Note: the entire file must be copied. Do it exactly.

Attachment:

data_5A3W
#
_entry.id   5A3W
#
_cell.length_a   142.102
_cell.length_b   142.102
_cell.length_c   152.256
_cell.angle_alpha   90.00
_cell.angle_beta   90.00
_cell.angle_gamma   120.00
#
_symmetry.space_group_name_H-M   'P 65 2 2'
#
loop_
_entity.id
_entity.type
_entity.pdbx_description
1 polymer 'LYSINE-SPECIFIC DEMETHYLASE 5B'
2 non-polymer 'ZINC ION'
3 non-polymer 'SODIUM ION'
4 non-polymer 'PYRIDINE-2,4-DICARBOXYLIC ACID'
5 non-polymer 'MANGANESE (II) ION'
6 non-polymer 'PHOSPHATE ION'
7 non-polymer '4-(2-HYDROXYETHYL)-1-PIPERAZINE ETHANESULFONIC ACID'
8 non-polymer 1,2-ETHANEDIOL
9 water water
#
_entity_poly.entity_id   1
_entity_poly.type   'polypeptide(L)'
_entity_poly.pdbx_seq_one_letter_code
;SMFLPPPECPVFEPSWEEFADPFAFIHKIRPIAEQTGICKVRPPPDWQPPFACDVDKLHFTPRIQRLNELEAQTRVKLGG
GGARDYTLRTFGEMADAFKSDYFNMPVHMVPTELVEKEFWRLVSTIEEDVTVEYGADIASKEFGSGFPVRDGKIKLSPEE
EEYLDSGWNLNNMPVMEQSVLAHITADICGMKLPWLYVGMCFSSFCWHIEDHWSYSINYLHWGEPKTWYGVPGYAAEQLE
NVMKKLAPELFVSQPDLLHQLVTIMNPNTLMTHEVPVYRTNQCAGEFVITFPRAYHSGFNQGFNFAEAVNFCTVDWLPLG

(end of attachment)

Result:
data_5A3W
#
_entry.id   5A3W
#
_cell.length_a   142.102
_cell.length_b   142.102
_cell.length_c   152.256
_cell.angle_alpha   90.00
_cell.angle_beta   90.00
_cell.angle_gamma   120.00
#
_symmetry.space_group_name_H-M   'P 65 2 2'
#
loop_
_entity.id
_entity.type
_entity.pdbx_description
1 polymer 'LYSINE-SPECIFIC DEMETHYLASE 5B'
2 non-polymer 'ZINC ION'
3 non-polymer 'SODIUM ION'
4 non-polymer 'PYRIDINE-2,4-DICARBOXYLIC ACID'
5 non-polymer 'MANGANESE (II) ION'
6 non-polymer 'PHOSPHATE ION'
7 non-polymer '4-(2-HYDROXYETHYL)-1-PIPERAZINE ETHANESULFONIC ACID'
8 non-polymer 1,2-ETHANEDIOL
9 water water
#
_entity_poly.entity_id   1
_entity_poly.type   'polypeptide(L)'
_entity_poly.pdbx_seq_one_letter_code
;SMFLPPPECPVFEPSWEEFADPFAFIHKIRPIAEQTGICKVRPPPDWQPPFACDVDKLHFTPRIQRLNELEAQTRVKLGG
GGARDYTLRTFGEMADAFKSDYFNMPVHMVPTELVEKEFWRLVSTIEEDVTVEYGADIASKEFGSGFPVRDGKIKLSPEE
EEYLDSGWNLNNMPVMEQSVLAHITADICGMKLPWLYVGMCFSSFCWHIEDHWSYSINYLHWGEPKTWYGVPGYAAEQLE
NVMKKLAPELFVSQPDLLHQLVTIMNPNTLMTHEVPVYRTNQCAGEFVITFPRAYHSGFNQGFNFAEAVNFCTVDWLPLG